The MEK in August 2002 exposed a secret nuclear facility near Natanz. ISIS confirmed the revelation, identified the site as a uranium-enrichment facility and released imagery of Natanz in December 2002.

Also in August 2002, NCRI intelligence blew the lid on Iran’s heavy-water production facility at Arak. As ISIS has written: “The existence of this facility was first revealed publicly by the Iranian opposition group, National Council of Resistance of Iran (NCRI), in August 2002. ISIS then located the site in commercial satellite imagery after a wide-area search.”

Regarding a nuclear facility at Lavizan-Shian, ISIS wrotein a 2004 report: “This site first came to public attention in May 2003 when the Iranian opposition group, National Council for Resistance of Iran, announced that the site, called the Lavizan-Shian Technical Research Center, was associated with biological weapons research.”

In August 2004, NCRI exposed a laser enrichment facility, Lavizan 2, built with equipment removed from the Lavizan-Shian site, which had been kept off limits to international inspectors.

In December 2005, NCRI revealed a site near Qom, where tunneling activity in the mountains was initiated in 2000 to construct an underground nuclear facility; the Western allies publicly acknowledgedthe Qom site in September 2009.

NCRI intelligence revealed in September two additional sites in and near Tehran, where the Iranian regime may be working on detonators for nuclear warheads. Prompted by publicity, the Iranian regime admitted in September existence of a uranium enrichment facility about 20 miles north of Qom. And by January 2012, Iran stated it had begun enrichment at the heavily fortified site—the Fordow Fuel Enrichment Plant. I could go on.

The record shows that Tehran’s nuclear mendacity has been and can continue to be exposed by the NCRI.

Not by Sanctions Alone: Using Intelligence and Military Means to Bolster Diplomacy with Iran

The U.S. Navy aircraft carrier USS John C. Stennis (CVN-74), steams alongside the British Royal Navy aircraft carrier HMS Illustrious (R 06) in the Persian Gulf on April 9, 1998.  DoD photo by Airman Robert Baker, U.S. Navy.

Stringer/Iran/Reuters – Military personnel place a flag on a submarine during the Velayat-90 war games by the Iranian navy in the Strait of Hormuz in southern Iran December 27, 2011. Iran is rapidly gaining new capabilities to strike at U.S. warships in the Persian Gulf, amassing an arsenal of sophisticated anti-ship missiles while expanding its fleet of fast-attack boats and submarines.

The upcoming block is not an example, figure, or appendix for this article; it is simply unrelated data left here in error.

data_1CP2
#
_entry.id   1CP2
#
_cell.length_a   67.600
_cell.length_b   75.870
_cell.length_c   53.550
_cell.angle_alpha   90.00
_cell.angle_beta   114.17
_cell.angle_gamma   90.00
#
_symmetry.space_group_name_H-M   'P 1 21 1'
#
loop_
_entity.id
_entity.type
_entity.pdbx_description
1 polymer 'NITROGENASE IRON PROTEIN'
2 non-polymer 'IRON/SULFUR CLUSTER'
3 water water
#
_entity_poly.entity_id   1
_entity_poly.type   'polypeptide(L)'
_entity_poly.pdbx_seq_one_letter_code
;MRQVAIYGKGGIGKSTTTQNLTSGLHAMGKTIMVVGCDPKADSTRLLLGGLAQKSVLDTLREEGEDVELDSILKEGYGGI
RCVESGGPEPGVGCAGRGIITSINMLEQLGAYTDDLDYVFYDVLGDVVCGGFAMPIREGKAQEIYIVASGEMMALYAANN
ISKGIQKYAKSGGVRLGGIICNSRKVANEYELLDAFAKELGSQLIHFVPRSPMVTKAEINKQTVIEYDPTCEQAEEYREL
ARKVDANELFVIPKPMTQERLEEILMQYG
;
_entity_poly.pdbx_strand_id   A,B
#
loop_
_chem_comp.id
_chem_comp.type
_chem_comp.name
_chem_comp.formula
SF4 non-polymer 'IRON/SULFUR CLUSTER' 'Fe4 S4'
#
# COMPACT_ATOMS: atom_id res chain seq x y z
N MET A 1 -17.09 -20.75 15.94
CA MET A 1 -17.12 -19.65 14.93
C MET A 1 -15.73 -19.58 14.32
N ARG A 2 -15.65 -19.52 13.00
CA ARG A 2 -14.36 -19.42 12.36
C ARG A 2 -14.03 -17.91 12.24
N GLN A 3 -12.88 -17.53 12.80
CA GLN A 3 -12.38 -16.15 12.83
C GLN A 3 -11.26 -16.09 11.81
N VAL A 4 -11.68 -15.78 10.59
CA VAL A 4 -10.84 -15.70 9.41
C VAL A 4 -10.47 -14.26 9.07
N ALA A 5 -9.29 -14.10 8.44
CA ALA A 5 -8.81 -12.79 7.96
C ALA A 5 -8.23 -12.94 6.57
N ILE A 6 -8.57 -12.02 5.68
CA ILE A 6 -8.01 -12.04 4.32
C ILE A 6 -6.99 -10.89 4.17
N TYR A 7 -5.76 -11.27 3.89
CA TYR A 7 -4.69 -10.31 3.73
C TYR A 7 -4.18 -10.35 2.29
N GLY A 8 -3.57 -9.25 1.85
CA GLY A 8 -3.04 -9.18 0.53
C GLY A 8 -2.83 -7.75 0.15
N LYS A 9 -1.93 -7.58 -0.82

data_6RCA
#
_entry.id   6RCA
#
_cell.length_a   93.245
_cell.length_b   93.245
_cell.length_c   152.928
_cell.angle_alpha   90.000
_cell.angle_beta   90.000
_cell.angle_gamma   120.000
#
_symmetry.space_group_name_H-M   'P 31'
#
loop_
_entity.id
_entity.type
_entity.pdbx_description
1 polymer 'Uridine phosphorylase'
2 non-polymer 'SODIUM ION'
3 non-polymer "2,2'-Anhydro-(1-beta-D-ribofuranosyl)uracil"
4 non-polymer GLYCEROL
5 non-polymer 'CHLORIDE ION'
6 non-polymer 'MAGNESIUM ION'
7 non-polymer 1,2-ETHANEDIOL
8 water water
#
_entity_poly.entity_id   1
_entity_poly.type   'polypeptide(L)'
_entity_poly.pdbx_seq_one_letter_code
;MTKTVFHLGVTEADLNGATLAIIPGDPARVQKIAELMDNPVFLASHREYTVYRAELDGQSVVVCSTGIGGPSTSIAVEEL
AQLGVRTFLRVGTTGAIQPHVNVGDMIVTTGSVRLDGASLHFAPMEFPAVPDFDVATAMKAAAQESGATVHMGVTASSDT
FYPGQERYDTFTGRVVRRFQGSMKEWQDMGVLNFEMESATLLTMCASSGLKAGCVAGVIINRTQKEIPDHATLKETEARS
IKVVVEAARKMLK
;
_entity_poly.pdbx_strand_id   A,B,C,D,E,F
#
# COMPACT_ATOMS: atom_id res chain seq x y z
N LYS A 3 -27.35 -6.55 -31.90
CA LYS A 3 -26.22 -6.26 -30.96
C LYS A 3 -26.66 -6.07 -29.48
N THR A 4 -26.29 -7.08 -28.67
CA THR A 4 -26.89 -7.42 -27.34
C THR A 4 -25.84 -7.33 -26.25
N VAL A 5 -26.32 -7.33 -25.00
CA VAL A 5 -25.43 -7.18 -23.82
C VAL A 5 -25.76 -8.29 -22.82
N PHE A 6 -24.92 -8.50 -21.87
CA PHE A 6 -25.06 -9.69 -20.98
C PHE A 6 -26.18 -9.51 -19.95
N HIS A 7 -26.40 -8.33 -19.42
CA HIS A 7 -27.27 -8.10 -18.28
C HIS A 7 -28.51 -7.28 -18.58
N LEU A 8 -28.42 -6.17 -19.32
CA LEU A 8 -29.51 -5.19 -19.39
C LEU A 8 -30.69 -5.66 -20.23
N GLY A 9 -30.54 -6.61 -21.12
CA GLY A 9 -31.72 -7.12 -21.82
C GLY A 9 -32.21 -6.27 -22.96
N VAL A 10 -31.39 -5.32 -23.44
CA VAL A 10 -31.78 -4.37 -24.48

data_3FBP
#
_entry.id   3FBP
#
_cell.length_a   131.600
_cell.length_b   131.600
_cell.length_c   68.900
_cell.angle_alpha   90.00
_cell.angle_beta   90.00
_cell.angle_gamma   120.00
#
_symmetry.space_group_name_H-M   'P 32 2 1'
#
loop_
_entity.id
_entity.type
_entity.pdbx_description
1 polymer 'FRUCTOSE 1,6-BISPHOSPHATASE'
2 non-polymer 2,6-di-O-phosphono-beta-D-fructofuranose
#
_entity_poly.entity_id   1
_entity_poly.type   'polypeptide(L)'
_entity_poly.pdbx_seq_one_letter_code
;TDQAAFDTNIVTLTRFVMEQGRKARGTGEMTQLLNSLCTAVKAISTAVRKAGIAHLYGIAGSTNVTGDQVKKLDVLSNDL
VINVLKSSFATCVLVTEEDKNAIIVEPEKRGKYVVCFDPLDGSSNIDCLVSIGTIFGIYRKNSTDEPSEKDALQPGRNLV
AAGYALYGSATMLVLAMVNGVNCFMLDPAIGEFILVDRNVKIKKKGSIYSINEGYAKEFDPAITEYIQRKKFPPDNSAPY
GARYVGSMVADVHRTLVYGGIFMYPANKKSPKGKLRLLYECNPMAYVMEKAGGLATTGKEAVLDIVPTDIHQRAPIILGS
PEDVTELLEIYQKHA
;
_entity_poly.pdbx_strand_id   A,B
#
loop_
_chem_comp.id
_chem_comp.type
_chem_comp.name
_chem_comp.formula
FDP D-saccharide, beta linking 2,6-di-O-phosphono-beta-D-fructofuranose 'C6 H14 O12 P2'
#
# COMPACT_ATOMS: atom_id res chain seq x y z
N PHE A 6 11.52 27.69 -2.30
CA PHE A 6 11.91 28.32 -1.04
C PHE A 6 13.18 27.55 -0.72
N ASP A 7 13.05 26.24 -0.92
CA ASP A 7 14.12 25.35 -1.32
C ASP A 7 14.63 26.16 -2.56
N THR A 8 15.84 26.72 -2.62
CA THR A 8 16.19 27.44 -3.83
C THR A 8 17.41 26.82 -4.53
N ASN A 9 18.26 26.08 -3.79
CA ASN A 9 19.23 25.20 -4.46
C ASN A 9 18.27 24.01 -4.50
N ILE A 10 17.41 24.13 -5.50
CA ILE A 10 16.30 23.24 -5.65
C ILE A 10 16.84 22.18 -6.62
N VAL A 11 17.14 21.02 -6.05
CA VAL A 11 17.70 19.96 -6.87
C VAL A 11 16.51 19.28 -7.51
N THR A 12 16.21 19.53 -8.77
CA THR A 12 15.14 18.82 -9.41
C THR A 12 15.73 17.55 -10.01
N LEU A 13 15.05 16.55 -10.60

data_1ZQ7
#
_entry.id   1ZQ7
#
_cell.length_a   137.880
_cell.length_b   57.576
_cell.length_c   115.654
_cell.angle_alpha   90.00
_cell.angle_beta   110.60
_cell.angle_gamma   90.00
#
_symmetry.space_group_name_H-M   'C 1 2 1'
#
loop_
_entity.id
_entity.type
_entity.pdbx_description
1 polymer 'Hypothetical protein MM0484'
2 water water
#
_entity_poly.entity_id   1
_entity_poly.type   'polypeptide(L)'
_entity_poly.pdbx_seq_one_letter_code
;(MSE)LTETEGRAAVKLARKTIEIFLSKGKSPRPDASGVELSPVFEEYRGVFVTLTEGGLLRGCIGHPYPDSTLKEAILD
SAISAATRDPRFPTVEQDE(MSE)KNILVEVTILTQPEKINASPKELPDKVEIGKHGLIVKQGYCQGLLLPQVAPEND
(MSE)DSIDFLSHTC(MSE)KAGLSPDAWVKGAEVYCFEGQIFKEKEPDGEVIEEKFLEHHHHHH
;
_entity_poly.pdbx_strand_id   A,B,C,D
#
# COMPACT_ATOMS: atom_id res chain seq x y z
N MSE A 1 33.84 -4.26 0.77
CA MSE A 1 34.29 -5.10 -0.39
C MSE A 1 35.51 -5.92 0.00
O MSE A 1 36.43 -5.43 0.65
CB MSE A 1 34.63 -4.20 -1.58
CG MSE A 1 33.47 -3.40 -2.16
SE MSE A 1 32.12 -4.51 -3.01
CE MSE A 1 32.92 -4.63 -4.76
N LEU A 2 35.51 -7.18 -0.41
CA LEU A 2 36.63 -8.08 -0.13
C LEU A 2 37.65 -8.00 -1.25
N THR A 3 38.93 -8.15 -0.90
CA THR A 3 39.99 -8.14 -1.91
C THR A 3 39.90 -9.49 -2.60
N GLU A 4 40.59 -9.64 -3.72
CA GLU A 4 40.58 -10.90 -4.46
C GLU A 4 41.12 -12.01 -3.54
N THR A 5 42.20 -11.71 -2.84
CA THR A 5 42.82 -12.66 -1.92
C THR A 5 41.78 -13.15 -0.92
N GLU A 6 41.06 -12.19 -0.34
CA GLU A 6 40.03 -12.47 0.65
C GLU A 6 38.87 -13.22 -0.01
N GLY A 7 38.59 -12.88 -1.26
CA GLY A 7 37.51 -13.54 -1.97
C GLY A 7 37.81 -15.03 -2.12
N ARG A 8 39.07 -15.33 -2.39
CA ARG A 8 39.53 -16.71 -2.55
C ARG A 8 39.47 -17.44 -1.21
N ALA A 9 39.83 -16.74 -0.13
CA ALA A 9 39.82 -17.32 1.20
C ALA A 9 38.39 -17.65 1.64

In “Not by Sanctions Alone: Using Intelligence and Military Means to Bolster Diplomacy with Iran,” Michael Eisenstadt of The Washington Institute for Near East Policy recommends ways to reinforce American diplomacy regarding Iran, and thereby diminish the prospects of military confrontation with Tehran. He suggests the United States intensify intelligence operations and use the military instrument in ways it has not been willing to thus far:

Successful diplomacy may well depend on the administration’s ability to convince Tehran that the price of failed negotiations could be armed conflict. To make this threat credible, Washington must first show Tehran that it is preparing for a possible military confrontation—whether initiated by Iran or a third country—and that it is willing and able to enforce its red lines regarding freedom of navigation in the Gulf and the regime’s nuclear program.

Eisenstadt concludes:

If nuclear diplomacy with Tehran is to succeed, Washington must be prepared for the kind of brinkmanship it has not engaged in since the Cold War. This means ratcheting up pressure, while, backstopping diplomacy with preparations that underscore its readiness for a confrontation, in order to deter Iran from additional steps toward a nuclear breakout. To this end, Washington should reinforce three key notions in Tehran: that the Iranian nuclear program has been penetrated by foreign intelligence services, that the regime would not be able to conduct a clandestine breakout without getting caught, and that if it does try to build a nuclear weapon, the United States will destroy its nuclear infrastructure. In this way, the administration would make clear to Tehran that the only way to obtain sanctions relief, escape from its growing isolation, and avert the possibility of war is through a diplomatic solution—one that meets Iran’s desire for peaceful nuclear technology without allowing for the possibility of a breakout.

While IPC research is in line with most of the recommendations of Eisenstadt, the research also suggests:

Removal of Iranian opposition groups, such as the National Council of Resistance of Iran (NCRI), from the U.S. foreign terrorist organizations list to send a signal to Tehran that survival of its regime is on the table.

Enhanced use of Iranian dissident information as “lead intelligence” to complement surveillance information based on United States, Arab Gulf States, and Israeli services to make it more difficult for Tehran to plan or implement retaliatory action in the event of Israeli or American military strikes.

MAR 2012, Image of police presence in Camp Liberty

Employment of maximum diplomatic and economic pressure on the Government of Iraq for it to implement minimum humanitarian life support requirements to facilitate departure of residents from Camp Ashraf to Camp Liberty, Iraq. The residents are members of the largest unit with the NCRI—the Mujahedeen-e-Khalq (MEK), and it is critical for them to survive as an indication the Iranian regime’s survival is at stake.